Why Naira is depreciating – Finance Minister

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Minister of Finance, Wale Edun has linked the continued decline in the value of the naira to overdue forward payments of $6.8 billion, Bloomberg is reporting.

Forward payment in the foreign exchange (Forex) market relates to the buying or selling of currencies at a predetermined price on a future date.

It is used to hedge against the volatility of the forex market. So, a buyer can enter into an agreement with a seller to buy forex at a specified price different from the spot price at a future date.

The change in the current price does not affect the agreed rate.

However, if the market price surpasses the future rate, it would be a loss to the seller, but if the cost of the forex drops, it will be a gain. Regardless of the market price movement, the buyer has used the predetermined rate to hedge inflation.

Edun told Bloomberg on Thursday that the naira will recover once the overdue contracts are settled, as it would ensure additional foreign exchange flows into the forex market.

Nigerian Standard reports that on Friday, the naira further depreciated to N995 at the parallel section of the foreign exchange (FX) market, the figure represents a depreciation of N15 or 1.53 percent from the N980 it traded two days ago.

At the official side of the market — the investors’ and exporters’ window (I & E) — the local currency appreciated 3.40 percent to close at N738 to the dollar on Thursday.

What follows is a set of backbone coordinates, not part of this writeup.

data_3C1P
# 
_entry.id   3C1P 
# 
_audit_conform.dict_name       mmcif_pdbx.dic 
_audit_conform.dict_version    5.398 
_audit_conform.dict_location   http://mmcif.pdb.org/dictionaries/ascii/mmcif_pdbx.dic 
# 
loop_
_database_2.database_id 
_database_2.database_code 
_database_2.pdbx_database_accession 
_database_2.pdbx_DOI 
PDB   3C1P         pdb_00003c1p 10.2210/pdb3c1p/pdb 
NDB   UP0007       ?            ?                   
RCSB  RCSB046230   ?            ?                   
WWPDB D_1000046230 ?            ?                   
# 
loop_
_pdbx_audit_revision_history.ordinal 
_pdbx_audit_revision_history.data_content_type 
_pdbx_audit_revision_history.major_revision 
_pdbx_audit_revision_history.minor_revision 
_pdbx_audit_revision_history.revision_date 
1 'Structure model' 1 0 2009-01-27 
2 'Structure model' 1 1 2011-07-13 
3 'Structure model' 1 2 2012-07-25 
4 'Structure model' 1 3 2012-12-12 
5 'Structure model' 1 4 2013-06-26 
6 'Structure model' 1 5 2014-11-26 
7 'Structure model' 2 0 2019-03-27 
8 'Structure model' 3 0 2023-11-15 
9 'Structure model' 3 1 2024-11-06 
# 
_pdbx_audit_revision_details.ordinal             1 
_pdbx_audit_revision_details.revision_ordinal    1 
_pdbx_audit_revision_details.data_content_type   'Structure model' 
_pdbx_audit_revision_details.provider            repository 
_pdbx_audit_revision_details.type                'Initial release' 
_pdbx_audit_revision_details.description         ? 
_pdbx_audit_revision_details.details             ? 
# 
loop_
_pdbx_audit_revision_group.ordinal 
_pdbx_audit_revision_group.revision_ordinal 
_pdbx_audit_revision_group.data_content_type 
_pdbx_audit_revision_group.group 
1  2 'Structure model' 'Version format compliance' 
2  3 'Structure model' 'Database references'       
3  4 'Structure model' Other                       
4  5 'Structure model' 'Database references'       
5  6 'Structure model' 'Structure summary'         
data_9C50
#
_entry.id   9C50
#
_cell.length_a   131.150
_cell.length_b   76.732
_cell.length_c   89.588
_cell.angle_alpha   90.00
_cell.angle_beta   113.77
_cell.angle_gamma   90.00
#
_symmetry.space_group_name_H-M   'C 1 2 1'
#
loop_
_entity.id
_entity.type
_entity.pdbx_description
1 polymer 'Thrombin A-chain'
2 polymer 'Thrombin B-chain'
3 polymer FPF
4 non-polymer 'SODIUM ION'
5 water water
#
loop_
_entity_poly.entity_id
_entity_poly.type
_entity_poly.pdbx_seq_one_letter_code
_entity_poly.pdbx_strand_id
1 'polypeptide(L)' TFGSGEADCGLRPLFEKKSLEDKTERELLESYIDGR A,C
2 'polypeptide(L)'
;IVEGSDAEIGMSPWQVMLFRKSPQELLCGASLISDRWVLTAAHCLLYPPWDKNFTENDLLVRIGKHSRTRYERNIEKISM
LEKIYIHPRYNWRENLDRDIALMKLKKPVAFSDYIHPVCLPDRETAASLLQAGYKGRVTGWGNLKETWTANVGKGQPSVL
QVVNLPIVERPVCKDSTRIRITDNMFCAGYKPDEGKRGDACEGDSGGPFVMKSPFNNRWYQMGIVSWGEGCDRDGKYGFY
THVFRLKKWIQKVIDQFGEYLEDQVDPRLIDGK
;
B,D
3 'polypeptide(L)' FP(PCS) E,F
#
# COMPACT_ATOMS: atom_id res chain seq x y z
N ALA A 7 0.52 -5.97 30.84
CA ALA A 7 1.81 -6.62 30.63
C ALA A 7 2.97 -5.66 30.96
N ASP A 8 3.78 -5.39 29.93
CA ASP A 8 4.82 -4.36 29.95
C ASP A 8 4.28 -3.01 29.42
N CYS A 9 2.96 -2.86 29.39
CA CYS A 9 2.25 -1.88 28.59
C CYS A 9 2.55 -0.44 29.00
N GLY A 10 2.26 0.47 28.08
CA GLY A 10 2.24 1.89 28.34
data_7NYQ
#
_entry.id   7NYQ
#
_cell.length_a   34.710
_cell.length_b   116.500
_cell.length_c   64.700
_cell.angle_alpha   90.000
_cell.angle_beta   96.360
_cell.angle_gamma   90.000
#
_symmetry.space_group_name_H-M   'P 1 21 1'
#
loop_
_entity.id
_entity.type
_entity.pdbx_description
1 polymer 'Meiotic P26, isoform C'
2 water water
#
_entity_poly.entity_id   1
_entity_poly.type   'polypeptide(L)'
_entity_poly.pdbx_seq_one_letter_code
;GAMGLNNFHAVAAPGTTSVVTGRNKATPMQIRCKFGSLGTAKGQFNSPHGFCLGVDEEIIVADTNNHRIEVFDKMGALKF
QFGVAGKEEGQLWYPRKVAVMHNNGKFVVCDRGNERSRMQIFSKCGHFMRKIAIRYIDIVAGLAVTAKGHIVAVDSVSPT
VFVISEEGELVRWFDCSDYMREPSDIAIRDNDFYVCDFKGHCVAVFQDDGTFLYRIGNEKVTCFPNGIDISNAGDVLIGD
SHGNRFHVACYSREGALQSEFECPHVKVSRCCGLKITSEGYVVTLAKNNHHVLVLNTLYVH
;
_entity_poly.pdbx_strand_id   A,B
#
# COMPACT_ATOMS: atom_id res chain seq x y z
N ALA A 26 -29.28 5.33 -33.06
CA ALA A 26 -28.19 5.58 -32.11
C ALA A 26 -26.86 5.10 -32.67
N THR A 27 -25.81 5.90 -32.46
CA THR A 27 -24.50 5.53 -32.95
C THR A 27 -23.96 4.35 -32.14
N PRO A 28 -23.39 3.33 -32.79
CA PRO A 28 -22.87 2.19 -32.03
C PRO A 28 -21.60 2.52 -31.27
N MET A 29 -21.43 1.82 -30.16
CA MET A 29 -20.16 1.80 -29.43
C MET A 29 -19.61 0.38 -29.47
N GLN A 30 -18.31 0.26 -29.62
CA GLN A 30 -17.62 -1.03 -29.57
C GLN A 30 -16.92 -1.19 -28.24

Nigeria’s foreign reserves declined by $1.16 billion in the last three months, from $34.44 billion on June 20 to $33.28 billion as at Wednesday.

The country has been struggling to ramp up its reserves as oil revenue declines and foreign investors cut back on their portfolio and direct investments in Nigeria.

This has reduced forex liquidity, resulting in scarcity that has supported the increase in the dollar rate in the official window and the parallel market.

Edun said the challenge is that the market is not liquid enough, hence the fiscal and monetary reforms to boost liquidity.

“We are committed to encouraging liquidity based on reforms that have been made at the moment, on the fiscal side and the monetary side. And together with the restoration of trust and confidence we think the FX flows will return,” the minister said.

“The commitment is to maintain the existing reforms and improving them. Improving the FX market further so the gap narrows”.

Edun added that the government is weighing options to boost supply amid declining reserves, in a bid to reverse speculators’ bet against the naira.

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